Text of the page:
Corporate history

At the Parenting Research Centre we seek better outcomes for children by increasing effectiveness and fostering innovation in the way families are supported in their parenting.

This vision has been at the core of our organisation since we officially began as the Victorian Parenting Centre (VPC) in August 1996. At that time we were part of a state-wide strategy announced in 1995 by the Victorian Government that recognised the importance of parenting in improving outcomes for children.

Early work

Our early work focused on coordinating and supporting the delivery of evidence-based parenting programs in the community. We also began a program of research and development, focusing on parents of children with a disability (in partnership with RMIT) and delivering parenting services in the northern metropolitan region of Melbourne.

New millennium

In the new millennium we began research and development in new areas:

  • parent-school partnerships
  • parenting young adolescents
  • parenting capacity-building strategy within adult services
  • parent wellbeing and fatigue.

This work culminated in the launch of two major projects:

Name change to Parenting Research Centre

In 2006 we changed our name to the Parenting Research Centre to acknowledge our growing national reach. In this year we also began two significant parenting resources:

  • Raising Children Network: a federally funded website providing evidence-based parenting information which now attracts 30,000 visitors every day
  • MyTime: a major national initiative of peer-support groups for parents and carers of children with a disability which we coordinate with agencies that deliver groups across Australia; over 6000 people have attended over the life of the program.

Knowledge translation and exchange

Our focus also turned to the transfer of knowledge between parenting researchers and service providers as well as the effectiveness of parenting support. In 2009 our partnerships with projects such as MyTime and Signposts doubled to almost 300 community-based agencies both in Australia and overseas. We also began coordinating Early Days, a national workshop program for parents of young children with autism which is now accessible via raisingchildren.net.au.

Our increasing prominence in parenting research and implementation led to the Early Home Learning Study, a $9 million research project funded by the Victorian Government from 2010-13. In this pioneering project, we examined how to best support parents in disadvantaged families to provide a high-quality home-learning environment. The government provided further funding to offer the smalltalk parenting strategies in a playgroup setting. We are now providing ongoing implementation support to local councils and community-service organisations delivering smalltalk to help parents enhance their children’s learning at home.

In 2011 the Australian Government provided funding for us to work on the Intensive Family Support Service project in the Northern Territory. We worked collaboratively with services to develop, implement and use evidence-informed interventions. Our continuing input supports workers to help families develop skills and confidence in providing a safe and supportive home to their children.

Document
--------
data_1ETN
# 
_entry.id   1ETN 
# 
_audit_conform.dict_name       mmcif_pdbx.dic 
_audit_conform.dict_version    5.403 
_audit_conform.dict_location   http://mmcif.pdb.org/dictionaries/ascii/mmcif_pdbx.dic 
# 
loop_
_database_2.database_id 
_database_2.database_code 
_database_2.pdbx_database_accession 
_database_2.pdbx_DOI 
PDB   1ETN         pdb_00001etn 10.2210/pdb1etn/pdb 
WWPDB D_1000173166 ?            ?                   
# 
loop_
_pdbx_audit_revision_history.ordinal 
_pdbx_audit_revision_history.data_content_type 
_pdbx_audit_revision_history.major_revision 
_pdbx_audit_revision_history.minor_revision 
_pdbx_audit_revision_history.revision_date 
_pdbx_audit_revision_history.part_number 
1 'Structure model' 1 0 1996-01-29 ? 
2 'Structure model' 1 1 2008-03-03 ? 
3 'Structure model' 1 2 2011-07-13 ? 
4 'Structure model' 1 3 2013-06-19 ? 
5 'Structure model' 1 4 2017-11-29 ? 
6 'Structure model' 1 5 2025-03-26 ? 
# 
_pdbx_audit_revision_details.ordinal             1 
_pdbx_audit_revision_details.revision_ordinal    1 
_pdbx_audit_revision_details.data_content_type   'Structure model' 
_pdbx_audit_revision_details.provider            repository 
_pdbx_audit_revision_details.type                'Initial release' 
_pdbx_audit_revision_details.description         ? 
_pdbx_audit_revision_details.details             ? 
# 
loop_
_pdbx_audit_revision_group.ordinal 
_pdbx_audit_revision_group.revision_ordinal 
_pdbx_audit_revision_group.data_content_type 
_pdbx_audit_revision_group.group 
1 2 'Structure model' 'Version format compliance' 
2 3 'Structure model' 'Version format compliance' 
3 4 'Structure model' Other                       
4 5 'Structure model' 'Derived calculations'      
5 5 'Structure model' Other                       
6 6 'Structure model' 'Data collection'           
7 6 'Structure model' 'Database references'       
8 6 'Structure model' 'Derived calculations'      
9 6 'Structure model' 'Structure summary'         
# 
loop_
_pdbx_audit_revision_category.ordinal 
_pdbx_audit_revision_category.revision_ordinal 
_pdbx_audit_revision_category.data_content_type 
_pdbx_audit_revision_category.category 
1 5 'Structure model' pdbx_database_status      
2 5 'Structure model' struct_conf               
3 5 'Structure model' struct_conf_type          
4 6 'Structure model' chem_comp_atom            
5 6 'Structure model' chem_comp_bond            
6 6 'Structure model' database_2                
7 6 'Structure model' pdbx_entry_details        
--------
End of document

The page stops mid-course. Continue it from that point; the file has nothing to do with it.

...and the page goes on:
Influencing the policy environment

In more recent years, we have been sharpening our focus on social policy and service system settings that have an impact on the effectiveness of support provided to families. Our strategic goals are:

  • supporting families in parenting their children
  • enhancing the capacity of child and family services
  • informing policy and practice
  • building scientific knowledge of parenting to drive innovation.

We assist policymakers, organisational leaders and practitioners in overcoming the challenge to effectively use research in policy formulation. We do this by conducting evidence reviews and scoping reviews of programs targeted at a range of issues such as child trauma and out-of-home care. We have also been commissioned by the Royal Commission into Institutional Responses to Child Sexual Abuse to conduct a number of reviews to inform the Commission’s work.

Building capacity at an organisational level

We continue to build the capacity of child and family services to improve child outcomes by implementing effective parenting support in projects across Australia. In 2015 we partnered with the National SafeCare Training and Research Center (NSTRC) of Georgia State University, USA, to conduct the first ever SafeCare training in New South Wales.

Other projects include:

  • Transport Accident Commission and VicRoads campaign  on how to engage parents in supporting their young drivers
  • research into preventing childhood obesity in disadvantaged areas
  • research into how to support parents of children with serious childhood illness/injury
  • research into parental fear and independent child mobility.

Implementation and research expertise

We have secured Australian Government funding till 2020 to continue our work for Raising Children Network, MyTime and our implementation support for the Intensive Family Support Service project.

Our future plans include applying our expertise in a range of areas:

  • acting in an intermediary role in implementation processes
  • evaluation and analysis of implementation practices
  • evaluation and analysis of the evidence base for a range of practices
  • conducting research into helping parents and early childhood providers collaborate more effectively
  • conducting research into engaging parents of school-aged children to improve educational outcomes.

International reach

We are also involved in the Australasian Implementation Network. Our activities connect us with leading researchers, academics and practitioners and broaden our own capacity to embed innovative thinking in our work with the ultimate mission of helping parents raise happy healthy children.